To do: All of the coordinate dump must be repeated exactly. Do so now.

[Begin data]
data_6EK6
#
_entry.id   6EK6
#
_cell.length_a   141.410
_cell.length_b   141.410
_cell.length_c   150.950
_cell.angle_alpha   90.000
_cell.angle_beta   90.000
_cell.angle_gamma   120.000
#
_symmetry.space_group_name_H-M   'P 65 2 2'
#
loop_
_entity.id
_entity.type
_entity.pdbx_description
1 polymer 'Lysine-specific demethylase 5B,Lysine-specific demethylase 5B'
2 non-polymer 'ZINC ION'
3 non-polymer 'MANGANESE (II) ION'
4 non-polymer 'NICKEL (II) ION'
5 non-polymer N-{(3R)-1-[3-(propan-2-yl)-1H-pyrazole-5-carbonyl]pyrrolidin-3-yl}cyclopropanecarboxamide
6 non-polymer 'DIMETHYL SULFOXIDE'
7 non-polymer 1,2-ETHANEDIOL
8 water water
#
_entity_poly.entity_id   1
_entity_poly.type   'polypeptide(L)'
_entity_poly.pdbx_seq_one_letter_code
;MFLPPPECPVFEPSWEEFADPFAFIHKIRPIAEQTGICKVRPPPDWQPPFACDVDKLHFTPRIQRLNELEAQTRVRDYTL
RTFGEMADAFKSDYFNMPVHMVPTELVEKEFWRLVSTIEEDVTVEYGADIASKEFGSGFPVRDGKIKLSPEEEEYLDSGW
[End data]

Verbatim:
data_6EK6
#
_entry.id   6EK6
#
_cell.length_a   141.410
_cell.length_b   141.410
_cell.length_c   150.950
_cell.angle_alpha   90.000
_cell.angle_beta   90.000
_cell.angle_gamma   120.000
#
_symmetry.space_group_name_H-M   'P 65 2 2'
#
loop_
_entity.id
_entity.type
_entity.pdbx_description
1 polymer 'Lysine-specific demethylase 5B,Lysine-specific demethylase 5B'
2 non-polymer 'ZINC ION'
3 non-polymer 'MANGANESE (II) ION'
4 non-polymer 'NICKEL (II) ION'
5 non-polymer N-{(3R)-1-[3-(propan-2-yl)-1H-pyrazole-5-carbonyl]pyrrolidin-3-yl}cyclopropanecarboxamide
6 non-polymer 'DIMETHYL SULFOXIDE'
7 non-polymer 1,2-ETHANEDIOL
8 water water
#
_entity_poly.entity_id   1
_entity_poly.type   'polypeptide(L)'
_entity_poly.pdbx_seq_one_letter_code
;MFLPPPECPVFEPSWEEFADPFAFIHKIRPIAEQTGICKVRPPPDWQPPFACDVDKLHFTPRIQRLNELEAQTRVRDYTL
RTFGEMADAFKSDYFNMPVHMVPTELVEKEFWRLVSTIEEDVTVEYGADIASKEFGSGFPVRDGKIKLSPEEEEYLDSGW